COVID-19: Cross country update (March 29, 2020)

March 29, 2020


The Government of Canada announced the following measures:

Parks Canada

Parks Canada will work with tourism operators in national parks, historic sites, and marine conservation areas to defer payments on commercial leases and licences of occupation without interest until September 1, 2020.

Domestic Transportation

On March 28, the Government of Canada announced that it is introducing new domestic transportation measures to mitigate the risk of COVID-19 spreading from travel within Canada.  These measures come into effect on March 30, 2020 at noon EDT and include:


  • A requirement for all air operators to conduct a health check of travellers before they board a flight within Canada or departing from Canada, based on guidance from the Public Health Agency of Canada.
  • A requirement for air operators to refuse boarding to a passenger that presents COVID-19 symptoms.
  • A requirement for air operators to notify travellers that they may be subject to provincial or territorial measures at their final destination.


  • A requirement for intercity passenger rail companies to do a health check to screen passengers for COVID-19 symptoms before they board a train, based on guidance from the Public Health Agency of Canada.
  • A requirement for intercity passenger rail companies to refuse boarding to a passenger that presents COVID-19 symptoms.

These measures do not apply to commuter trains.

Youth and Seniors

On March 29, new measures to help youth and seniors were announced:

  • $7.5 million in funding to Kids Help Phone (call 1-800-668-6868, or text 686868) to provide young people with the mental health support they need during this time.
  • $9 million through United Way Canada for local organizations to support practical services for Canadian seniors including the delivery of groceries, medications, or other needed items, or personal outreach to assess individuals’ needs and connect them to community supports.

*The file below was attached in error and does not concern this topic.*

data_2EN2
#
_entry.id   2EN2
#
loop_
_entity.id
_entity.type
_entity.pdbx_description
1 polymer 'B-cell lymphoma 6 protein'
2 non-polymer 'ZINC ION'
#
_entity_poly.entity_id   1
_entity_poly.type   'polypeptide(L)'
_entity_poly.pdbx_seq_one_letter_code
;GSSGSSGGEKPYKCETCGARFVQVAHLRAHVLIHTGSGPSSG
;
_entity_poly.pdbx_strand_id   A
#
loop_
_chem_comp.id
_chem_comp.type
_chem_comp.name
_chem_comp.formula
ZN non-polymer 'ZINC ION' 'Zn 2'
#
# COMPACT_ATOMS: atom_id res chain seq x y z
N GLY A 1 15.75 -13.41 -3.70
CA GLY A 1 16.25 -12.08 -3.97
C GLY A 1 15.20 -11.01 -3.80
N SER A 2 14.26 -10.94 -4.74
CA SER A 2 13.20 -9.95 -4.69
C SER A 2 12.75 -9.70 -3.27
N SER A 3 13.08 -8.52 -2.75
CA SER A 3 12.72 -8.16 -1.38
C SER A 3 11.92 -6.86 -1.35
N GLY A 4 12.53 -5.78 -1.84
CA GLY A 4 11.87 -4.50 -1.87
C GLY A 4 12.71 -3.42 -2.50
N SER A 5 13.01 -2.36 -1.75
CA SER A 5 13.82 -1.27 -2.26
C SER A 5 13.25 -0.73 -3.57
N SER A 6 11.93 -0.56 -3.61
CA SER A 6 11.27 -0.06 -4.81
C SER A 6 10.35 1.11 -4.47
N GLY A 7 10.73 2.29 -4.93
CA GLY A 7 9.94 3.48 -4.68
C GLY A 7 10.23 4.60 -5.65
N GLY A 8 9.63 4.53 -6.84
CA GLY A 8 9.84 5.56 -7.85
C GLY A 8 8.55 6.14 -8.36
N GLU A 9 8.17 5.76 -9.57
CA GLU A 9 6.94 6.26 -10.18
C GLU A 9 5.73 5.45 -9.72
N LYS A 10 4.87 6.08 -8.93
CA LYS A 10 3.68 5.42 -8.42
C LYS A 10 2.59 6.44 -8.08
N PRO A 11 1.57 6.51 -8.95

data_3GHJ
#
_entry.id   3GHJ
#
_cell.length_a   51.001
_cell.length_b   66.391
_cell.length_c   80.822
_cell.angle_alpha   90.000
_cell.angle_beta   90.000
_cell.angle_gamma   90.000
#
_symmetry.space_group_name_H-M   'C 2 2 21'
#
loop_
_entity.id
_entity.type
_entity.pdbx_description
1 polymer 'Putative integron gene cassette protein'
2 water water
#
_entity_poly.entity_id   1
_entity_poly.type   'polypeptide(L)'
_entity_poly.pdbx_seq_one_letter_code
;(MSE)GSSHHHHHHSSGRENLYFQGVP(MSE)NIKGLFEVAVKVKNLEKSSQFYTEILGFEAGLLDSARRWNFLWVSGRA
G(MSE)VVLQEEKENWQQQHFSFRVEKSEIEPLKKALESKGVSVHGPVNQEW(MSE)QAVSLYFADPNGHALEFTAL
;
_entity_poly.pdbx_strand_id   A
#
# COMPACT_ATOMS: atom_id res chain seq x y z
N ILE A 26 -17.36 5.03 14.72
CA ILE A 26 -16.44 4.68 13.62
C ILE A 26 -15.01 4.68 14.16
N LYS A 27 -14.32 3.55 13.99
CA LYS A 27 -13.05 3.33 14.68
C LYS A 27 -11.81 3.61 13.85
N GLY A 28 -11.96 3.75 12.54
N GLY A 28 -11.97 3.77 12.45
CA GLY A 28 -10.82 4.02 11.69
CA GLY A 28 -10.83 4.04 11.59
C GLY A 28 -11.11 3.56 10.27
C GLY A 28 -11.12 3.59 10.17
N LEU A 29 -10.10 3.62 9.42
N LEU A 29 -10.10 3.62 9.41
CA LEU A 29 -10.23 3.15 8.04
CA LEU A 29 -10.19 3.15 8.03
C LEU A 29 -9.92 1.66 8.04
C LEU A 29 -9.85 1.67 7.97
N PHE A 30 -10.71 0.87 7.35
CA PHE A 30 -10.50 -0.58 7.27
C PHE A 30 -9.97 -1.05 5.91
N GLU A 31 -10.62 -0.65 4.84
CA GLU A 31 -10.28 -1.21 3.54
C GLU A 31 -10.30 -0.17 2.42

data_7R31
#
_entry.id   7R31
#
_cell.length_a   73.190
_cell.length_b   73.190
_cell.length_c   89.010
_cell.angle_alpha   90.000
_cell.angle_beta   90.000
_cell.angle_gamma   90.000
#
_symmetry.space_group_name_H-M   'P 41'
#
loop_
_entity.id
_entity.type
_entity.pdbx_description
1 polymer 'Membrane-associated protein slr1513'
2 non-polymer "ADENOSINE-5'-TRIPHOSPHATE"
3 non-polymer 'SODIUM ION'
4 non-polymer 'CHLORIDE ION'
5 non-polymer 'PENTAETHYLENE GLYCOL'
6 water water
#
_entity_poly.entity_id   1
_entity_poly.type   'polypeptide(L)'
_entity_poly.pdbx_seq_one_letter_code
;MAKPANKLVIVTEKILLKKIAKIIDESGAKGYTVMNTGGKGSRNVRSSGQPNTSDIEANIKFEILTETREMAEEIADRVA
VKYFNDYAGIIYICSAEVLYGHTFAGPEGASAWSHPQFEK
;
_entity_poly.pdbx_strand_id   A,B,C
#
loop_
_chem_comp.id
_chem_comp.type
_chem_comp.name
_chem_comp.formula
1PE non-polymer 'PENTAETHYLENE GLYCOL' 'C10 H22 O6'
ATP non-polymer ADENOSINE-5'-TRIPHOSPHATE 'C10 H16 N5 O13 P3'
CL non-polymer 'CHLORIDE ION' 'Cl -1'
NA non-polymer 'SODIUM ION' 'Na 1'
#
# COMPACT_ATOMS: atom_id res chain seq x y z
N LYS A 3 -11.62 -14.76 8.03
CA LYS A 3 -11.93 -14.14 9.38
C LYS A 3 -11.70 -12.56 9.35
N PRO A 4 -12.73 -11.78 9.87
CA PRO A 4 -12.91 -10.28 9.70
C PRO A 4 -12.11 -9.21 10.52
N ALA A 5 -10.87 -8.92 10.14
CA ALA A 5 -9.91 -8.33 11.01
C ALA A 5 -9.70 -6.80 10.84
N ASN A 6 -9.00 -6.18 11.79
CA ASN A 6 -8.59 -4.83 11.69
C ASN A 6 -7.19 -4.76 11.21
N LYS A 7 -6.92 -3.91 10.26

British Columbia

The Government of British Columbia announced the following measures:

Recently the provincial health officer issued an order prohibiting the gathering of people in excess of 50 people at a place of which a person is the owner, occupier or operator, or for which they are otherwise responsible.  Clarification has now been provided to say that this order does not directly apply to the retail food and grocery industry.  However, the spirit of the order should be followed, which means that in large grocery stores where it is feasible to have more than 50 people present, it is permissible to do so provided that the appropriate physical distancing can be maintained.  Specific guidance has been provided in Guidance to Retail Food and Grocery Stores.  In summary, there should be:

  • enhancement of the premises’ sanitation plan and schedule, and ensuring staff are practising proper hygiene;
  • placement of hand sanitizer with a minimum of 60% ethyl alcohol in dispensers near doors, pay stations and other high-touch locations for customer and staff use;
  • washrooms well stocked with liquid soap, paper towels, and warm running water;
  • clean carry-out bags for purchased food and grocery products (customers cannot use their own reusable bags or containers);
  • cones or tape markers in place every two metres to provide customers with visible queues that support physical distancing;
  • the use of physical queue-line controls, such as crowd control cordons at entrances and in check-out lines outside the stores;
  • no selling of bulk items, except via gravity feed bins or where staff dispense the bulk items; and
  • anyone with COVID-19-like symptoms, such as sore throat, fever, sneezing or coughing, must self-isolate at home for 14 days.


British Columbia’s privacy laws require the personal information of its citizens to be stored in and only accessed from within Canada.  A new ministerial order under the Freedom of Information and Protection of Privacy Act temporarily permits healthcare bodies like the Ministry of Health, the Ministry of Mental Health and Addictions, and health authorities to use communication and collaboration software that may host information outside of Canada.  The order also enables B.C. schools and post-secondary institutions to provide online learning for students who have been displaced due to the need for physical distancing.  The order is in effect until June 30, 2020, but may be rescinded or renewed depending on the pandemic landscape.



The Government of Ontario announced the following measures:

Gatherings Restricted to Five People